Always keep all receipts for any expenses caused by the delay or cancellation. Even if the rules don't specifically apply, you may want to appeal to the airline’s customer service department later. You’ll need the receipts to back you up. Only send the airline copies of the receipts and keep the originals.
Many carriers, while not required to give compensation, will provide you with something as a token of good customer relations.
Check out the airlines’ on-time performance ratings and choose the one with the best.
Be current with the airline industry news. Watch to see if your airline has any upcoming labor negotiations. If they do, near when you are planning a trip, consider using another carrier. Avoid a possible work stoppage or slowdown.
Try to avoid peak travel times.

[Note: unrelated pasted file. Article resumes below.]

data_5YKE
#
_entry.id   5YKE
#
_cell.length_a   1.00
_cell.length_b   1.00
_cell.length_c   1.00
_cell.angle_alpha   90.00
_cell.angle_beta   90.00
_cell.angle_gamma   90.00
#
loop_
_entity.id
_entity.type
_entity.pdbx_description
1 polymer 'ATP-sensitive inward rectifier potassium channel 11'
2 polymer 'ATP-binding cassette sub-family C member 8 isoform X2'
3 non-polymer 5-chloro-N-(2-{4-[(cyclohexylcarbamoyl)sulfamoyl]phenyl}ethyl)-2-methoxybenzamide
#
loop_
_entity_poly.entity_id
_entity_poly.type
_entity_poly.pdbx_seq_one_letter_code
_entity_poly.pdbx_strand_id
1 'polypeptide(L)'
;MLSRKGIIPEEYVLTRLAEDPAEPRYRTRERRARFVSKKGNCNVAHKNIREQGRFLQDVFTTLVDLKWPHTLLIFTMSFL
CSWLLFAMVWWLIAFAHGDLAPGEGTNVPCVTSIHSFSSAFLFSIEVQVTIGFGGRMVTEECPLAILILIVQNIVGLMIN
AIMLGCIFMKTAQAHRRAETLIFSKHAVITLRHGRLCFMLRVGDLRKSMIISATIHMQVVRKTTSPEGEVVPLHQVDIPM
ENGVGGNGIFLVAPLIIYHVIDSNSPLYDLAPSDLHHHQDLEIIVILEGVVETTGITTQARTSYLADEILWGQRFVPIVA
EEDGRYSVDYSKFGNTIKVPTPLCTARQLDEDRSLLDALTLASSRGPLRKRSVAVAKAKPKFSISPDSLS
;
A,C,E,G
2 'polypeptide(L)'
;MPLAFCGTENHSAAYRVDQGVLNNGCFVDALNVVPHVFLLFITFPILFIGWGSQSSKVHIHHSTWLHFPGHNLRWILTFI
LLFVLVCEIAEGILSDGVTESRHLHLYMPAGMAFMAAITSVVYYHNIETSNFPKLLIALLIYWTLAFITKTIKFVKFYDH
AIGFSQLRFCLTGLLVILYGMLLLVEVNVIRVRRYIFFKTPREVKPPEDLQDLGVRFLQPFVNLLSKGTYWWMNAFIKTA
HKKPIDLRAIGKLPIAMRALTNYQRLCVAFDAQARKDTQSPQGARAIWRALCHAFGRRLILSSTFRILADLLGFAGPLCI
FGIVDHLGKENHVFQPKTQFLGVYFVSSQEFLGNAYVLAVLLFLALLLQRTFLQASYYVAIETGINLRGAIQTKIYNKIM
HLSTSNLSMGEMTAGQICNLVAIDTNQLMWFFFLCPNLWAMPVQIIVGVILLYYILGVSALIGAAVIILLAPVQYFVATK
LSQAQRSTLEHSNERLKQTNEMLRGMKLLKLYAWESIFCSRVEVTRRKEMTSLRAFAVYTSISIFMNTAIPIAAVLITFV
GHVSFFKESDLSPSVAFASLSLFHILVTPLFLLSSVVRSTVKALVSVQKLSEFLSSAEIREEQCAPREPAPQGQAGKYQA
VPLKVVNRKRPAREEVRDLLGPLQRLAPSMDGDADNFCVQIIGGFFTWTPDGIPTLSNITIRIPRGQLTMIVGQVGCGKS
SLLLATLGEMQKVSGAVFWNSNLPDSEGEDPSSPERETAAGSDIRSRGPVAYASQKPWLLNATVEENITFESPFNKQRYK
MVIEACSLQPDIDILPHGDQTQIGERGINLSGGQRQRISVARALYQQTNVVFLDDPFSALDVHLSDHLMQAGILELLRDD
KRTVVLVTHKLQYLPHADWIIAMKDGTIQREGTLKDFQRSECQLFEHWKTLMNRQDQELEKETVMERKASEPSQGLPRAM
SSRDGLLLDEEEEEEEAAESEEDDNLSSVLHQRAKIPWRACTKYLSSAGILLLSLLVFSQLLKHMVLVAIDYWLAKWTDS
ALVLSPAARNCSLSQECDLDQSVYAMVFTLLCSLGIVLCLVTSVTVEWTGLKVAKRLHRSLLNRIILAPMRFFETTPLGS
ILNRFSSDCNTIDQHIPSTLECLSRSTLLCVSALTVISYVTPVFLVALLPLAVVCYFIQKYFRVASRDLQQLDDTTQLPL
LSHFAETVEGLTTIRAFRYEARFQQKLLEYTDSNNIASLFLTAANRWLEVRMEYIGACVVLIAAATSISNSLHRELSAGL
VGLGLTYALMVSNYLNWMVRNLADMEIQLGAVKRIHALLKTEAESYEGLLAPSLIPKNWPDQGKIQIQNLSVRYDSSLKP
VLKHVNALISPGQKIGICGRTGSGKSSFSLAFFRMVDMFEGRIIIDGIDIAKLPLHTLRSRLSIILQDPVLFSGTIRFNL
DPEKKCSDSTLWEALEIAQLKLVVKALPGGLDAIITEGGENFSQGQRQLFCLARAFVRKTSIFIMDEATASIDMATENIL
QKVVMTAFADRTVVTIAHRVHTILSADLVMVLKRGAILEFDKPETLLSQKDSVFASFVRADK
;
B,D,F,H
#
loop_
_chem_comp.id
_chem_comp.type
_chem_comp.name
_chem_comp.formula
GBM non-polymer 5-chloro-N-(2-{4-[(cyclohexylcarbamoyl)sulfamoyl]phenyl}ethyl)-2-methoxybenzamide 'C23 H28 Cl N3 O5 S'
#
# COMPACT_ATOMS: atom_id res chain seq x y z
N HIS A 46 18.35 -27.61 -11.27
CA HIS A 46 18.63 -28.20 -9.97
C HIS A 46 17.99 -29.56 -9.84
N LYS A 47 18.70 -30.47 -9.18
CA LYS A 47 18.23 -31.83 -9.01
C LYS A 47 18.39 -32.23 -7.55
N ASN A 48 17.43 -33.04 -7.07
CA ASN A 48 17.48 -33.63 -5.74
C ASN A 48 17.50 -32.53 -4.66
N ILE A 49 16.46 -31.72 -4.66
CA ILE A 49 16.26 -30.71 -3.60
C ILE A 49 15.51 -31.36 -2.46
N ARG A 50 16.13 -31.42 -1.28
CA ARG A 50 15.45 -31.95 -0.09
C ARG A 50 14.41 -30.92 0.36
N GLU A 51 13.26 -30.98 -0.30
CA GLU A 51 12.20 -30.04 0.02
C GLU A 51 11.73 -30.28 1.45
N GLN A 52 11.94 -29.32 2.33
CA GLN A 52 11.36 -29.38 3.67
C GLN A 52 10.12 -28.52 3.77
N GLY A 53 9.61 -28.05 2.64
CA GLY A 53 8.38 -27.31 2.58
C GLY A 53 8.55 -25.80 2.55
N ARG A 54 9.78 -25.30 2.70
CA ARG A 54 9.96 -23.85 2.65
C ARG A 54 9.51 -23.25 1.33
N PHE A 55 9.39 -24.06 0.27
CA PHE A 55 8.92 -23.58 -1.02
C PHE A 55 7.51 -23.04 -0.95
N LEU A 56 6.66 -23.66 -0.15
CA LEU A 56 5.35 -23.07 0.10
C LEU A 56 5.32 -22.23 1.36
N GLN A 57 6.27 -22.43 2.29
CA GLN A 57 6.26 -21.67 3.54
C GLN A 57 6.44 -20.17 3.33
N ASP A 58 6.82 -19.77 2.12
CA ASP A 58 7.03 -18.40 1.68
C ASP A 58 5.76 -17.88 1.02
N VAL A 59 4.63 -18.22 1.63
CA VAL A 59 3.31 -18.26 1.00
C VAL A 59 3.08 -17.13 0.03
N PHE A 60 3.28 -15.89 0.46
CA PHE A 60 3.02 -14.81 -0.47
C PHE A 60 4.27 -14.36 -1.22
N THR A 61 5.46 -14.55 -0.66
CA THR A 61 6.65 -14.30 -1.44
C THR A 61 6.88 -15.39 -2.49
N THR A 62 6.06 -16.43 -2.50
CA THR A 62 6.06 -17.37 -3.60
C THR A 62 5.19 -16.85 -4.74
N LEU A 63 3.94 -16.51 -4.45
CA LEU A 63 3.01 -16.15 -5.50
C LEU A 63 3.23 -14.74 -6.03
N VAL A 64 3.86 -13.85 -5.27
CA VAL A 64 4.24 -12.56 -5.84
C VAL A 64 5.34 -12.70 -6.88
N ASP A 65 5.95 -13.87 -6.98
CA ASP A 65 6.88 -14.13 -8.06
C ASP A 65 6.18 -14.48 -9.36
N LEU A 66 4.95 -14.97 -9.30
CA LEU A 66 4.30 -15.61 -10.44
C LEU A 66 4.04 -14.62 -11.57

Be aware of weather conditions common along your route or destination. Plan your trip to avoid times when bad weather causes delays.,
Fly nonstop or direct and avoid connections where possible. Any time you land and take off, your chances of a delay increase.
Schedule early morning flights, if possible They are less likely to be delayed and give you more options through out the day..
Try to avoid the last flight of the day. A delay or cancellation could force an overnight stay.
Consider using a paper ticket rather than an E-ticket. If it becomes necessary to transfer to another carrier to complete your trip, a paper ticket will save time and hassle. Many airlines are unable to transfer passengers with E-tickets without having to re-issue a paper ticket.